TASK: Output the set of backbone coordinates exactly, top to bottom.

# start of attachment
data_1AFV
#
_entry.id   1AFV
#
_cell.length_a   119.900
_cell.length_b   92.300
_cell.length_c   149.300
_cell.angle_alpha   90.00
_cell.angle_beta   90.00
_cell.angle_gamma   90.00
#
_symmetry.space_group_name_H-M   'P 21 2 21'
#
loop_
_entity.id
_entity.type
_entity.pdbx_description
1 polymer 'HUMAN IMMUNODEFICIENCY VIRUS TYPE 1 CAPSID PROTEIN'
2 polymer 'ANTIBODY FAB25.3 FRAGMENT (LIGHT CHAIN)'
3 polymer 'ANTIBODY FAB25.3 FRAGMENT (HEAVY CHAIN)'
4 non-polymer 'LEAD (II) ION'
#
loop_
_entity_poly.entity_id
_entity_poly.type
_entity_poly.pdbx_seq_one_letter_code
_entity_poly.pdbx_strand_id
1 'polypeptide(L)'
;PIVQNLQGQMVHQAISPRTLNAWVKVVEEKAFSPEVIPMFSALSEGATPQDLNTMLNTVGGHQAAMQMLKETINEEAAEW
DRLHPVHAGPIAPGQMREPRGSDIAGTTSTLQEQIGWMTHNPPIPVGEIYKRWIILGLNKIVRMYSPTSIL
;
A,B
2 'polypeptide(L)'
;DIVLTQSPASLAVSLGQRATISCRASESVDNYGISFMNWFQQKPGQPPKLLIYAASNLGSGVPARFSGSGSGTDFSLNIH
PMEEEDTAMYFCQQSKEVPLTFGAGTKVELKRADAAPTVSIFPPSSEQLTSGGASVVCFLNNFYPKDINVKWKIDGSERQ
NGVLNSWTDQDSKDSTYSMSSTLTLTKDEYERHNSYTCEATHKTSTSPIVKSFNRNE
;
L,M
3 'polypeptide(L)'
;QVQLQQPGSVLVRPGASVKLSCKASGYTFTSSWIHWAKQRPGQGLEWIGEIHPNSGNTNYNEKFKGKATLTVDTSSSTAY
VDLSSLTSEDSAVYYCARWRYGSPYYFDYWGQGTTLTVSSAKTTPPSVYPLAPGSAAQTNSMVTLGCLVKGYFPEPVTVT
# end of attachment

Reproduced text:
data_1AFV
#
_entry.id   1AFV
#
_cell.length_a   119.900
_cell.length_b   92.300
_cell.length_c   149.300
_cell.angle_alpha   90.00
_cell.angle_beta   90.00
_cell.angle_gamma   90.00
#
_symmetry.space_group_name_H-M   'P 21 2 21'
#
loop_
_entity.id
_entity.type
_entity.pdbx_description
1 polymer 'HUMAN IMMUNODEFICIENCY VIRUS TYPE 1 CAPSID PROTEIN'
2 polymer 'ANTIBODY FAB25.3 FRAGMENT (LIGHT CHAIN)'
3 polymer 'ANTIBODY FAB25.3 FRAGMENT (HEAVY CHAIN)'
4 non-polymer 'LEAD (II) ION'
#
loop_
_entity_poly.entity_id
_entity_poly.type
_entity_poly.pdbx_seq_one_letter_code
_entity_poly.pdbx_strand_id
1 'polypeptide(L)'
;PIVQNLQGQMVHQAISPRTLNAWVKVVEEKAFSPEVIPMFSALSEGATPQDLNTMLNTVGGHQAAMQMLKETINEEAAEW
DRLHPVHAGPIAPGQMREPRGSDIAGTTSTLQEQIGWMTHNPPIPVGEIYKRWIILGLNKIVRMYSPTSIL
;
A,B
2 'polypeptide(L)'
;DIVLTQSPASLAVSLGQRATISCRASESVDNYGISFMNWFQQKPGQPPKLLIYAASNLGSGVPARFSGSGSGTDFSLNIH
PMEEEDTAMYFCQQSKEVPLTFGAGTKVELKRADAAPTVSIFPPSSEQLTSGGASVVCFLNNFYPKDINVKWKIDGSERQ
NGVLNSWTDQDSKDSTYSMSSTLTLTKDEYERHNSYTCEATHKTSTSPIVKSFNRNE
;
L,M
3 'polypeptide(L)'
;QVQLQQPGSVLVRPGASVKLSCKASGYTFTSSWIHWAKQRPGQGLEWIGEIHPNSGNTNYNEKFKGKATLTVDTSSSTAY
VDLSSLTSEDSAVYYCARWRYGSPYYFDYWGQGTTLTVSSAKTTPPSVYPLAPGSAAQTNSMVTLGCLVKGYFPEPVTVT